March 5, 2010

What "Small Government" Means in Real Life...

There's a funny story in the New York Times today about Arizonans getting upset about the state shutting down highway rest stops. Arizona has a serious budget gap to fill, like most states.

This is what smaller government looks like on the ground. You can't fund anything that people have come to expect with no tax revenue. The Tea Party movement doesn't seem to understand this basic fact.

But my favorite part of this story is the woman who thinks there's something sinister going on.

Betty L. Roberts, who lives in Sun City, west of Phoenix, said the topic was a hot one among her friends. "I honestly think they are setting us up because they want to do a tax increase," Ms. Roberts said. "I think by shutting down things people want, they will give us one."

So that sneaky government is showing that it's out of money by, you know, not doing things that people need or want. So clever.

The Tea Party doesn't seem to get that "government" actually covers an amazing range of things that you want -- roads, police, firemen, hospitals, schools, consumer protections, environmental protection, and on and on. Oh, and libraries.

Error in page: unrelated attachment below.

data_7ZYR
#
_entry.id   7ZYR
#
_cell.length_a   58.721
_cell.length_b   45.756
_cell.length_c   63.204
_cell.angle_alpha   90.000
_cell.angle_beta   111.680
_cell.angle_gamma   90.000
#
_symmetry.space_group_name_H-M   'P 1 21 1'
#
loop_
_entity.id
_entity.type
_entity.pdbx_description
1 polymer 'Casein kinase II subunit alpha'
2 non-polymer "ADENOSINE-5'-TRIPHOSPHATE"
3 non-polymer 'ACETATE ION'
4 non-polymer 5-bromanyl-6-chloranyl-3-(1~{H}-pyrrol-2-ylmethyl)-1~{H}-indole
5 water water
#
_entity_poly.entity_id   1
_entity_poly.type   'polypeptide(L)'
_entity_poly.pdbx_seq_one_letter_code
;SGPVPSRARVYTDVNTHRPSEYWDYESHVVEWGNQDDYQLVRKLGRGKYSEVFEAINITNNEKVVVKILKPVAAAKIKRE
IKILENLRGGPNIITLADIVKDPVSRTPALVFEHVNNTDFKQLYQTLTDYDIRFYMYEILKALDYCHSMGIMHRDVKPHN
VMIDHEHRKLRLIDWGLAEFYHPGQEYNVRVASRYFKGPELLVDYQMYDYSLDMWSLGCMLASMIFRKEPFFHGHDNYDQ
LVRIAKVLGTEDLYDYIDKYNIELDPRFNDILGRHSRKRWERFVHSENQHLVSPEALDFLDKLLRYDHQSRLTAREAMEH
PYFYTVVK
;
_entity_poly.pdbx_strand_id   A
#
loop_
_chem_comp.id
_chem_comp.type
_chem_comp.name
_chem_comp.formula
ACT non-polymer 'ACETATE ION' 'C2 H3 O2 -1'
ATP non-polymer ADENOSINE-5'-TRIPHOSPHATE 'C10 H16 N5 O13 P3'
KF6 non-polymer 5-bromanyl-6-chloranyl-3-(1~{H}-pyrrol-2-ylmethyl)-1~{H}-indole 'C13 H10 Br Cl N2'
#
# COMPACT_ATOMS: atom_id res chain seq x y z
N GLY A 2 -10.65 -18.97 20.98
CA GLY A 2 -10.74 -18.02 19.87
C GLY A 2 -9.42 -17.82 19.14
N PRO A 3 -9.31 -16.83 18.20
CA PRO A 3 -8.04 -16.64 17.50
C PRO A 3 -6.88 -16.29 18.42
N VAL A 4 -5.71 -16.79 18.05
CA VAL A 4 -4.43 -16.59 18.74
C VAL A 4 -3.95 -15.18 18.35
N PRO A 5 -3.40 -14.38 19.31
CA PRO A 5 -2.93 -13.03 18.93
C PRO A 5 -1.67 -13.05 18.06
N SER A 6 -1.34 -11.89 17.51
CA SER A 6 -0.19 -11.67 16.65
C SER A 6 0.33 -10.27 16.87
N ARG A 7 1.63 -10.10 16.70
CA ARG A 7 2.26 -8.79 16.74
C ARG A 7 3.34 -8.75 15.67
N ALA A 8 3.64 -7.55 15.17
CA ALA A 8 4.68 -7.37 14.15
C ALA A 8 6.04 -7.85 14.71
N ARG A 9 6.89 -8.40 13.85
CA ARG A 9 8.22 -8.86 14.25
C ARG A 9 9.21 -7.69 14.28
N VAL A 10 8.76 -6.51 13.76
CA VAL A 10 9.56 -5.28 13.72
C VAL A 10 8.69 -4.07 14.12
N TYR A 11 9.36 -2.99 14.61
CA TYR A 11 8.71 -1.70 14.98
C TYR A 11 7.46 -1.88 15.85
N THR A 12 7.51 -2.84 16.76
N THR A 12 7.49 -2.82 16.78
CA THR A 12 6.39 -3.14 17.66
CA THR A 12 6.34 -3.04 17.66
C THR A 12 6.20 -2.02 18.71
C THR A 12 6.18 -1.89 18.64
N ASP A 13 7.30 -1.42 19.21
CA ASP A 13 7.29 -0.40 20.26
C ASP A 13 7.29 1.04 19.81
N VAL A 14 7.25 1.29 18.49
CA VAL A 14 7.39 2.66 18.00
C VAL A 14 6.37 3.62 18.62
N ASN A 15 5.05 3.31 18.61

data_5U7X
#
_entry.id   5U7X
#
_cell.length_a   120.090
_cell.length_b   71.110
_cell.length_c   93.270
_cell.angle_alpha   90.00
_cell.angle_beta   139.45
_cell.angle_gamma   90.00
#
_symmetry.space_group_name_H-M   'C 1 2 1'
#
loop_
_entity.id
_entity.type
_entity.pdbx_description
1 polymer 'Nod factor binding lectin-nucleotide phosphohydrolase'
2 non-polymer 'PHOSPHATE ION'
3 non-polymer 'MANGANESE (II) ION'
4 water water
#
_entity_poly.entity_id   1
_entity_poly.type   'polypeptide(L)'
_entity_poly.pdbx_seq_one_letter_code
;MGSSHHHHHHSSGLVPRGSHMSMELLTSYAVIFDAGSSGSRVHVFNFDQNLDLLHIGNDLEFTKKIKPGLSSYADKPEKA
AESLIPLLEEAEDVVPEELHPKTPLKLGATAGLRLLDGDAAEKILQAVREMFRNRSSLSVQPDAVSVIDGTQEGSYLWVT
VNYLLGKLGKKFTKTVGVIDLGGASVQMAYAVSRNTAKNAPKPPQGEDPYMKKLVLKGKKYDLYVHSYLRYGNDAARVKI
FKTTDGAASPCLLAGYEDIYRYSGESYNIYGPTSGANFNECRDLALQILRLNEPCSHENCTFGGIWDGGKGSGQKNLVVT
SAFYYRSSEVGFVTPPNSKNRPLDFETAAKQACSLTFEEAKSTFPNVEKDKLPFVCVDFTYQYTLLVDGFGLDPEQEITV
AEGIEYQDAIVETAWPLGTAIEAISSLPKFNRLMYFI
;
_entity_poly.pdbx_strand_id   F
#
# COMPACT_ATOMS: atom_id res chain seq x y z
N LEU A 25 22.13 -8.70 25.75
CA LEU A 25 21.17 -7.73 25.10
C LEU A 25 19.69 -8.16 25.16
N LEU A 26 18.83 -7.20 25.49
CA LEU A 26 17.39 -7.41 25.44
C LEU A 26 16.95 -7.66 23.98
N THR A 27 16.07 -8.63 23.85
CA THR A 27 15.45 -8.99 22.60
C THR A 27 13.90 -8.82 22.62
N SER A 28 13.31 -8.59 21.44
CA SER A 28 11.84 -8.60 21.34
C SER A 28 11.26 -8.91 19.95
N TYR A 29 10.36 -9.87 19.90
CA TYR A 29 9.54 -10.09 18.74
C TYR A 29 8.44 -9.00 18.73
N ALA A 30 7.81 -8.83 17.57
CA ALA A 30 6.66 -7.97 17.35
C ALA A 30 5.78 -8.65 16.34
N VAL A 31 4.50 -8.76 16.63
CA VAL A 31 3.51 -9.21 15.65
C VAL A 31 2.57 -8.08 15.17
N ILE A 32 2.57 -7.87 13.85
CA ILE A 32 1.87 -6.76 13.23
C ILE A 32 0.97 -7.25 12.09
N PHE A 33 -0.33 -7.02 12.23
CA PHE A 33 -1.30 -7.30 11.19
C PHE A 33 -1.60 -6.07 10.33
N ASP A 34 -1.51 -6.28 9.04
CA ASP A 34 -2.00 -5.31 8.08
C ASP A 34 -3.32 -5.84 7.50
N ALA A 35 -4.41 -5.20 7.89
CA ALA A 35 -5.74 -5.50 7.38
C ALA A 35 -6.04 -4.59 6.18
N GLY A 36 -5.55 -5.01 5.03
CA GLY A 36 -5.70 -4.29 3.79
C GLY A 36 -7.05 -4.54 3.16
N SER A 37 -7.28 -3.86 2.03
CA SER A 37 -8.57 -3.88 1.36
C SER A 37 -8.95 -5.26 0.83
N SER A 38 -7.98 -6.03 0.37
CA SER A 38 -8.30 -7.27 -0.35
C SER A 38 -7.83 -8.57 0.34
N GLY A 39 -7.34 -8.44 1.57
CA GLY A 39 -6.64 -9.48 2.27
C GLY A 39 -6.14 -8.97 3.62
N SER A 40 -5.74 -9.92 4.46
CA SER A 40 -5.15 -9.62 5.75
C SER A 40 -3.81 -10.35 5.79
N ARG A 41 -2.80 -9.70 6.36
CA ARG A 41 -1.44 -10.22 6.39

My favorite story in the last week or two was Glenn Beck at the CPAC conference talking about the evils of progressivism and how he educated himself at public libraries for free. He didn't seem to research the fact that public libraries were one of the main successes of the Progressive Movement over a hundred years ago. A great op-ed on this in my local paper here.

Nobody can say for sure what the right size of government is. Should government lead the charge on issues like health care and obesity, or is it just an issue of personal responsibility? Should government put a price on carbon to tackle pollution and climate change, or let the (somewhat) free market decide on its own? These are truly legitimate debates.

But it would help if we had a true understanding of what government actually does before we start screaming about shrinking it.

Comments

On April 24, 2010 8:28 PM, Charles Edwards said:

In the same vein, I remember a Washington Post article last year that included a comment by an avowedly conservative 18-year old, who said, "I can't think of one thing that government has done for me."

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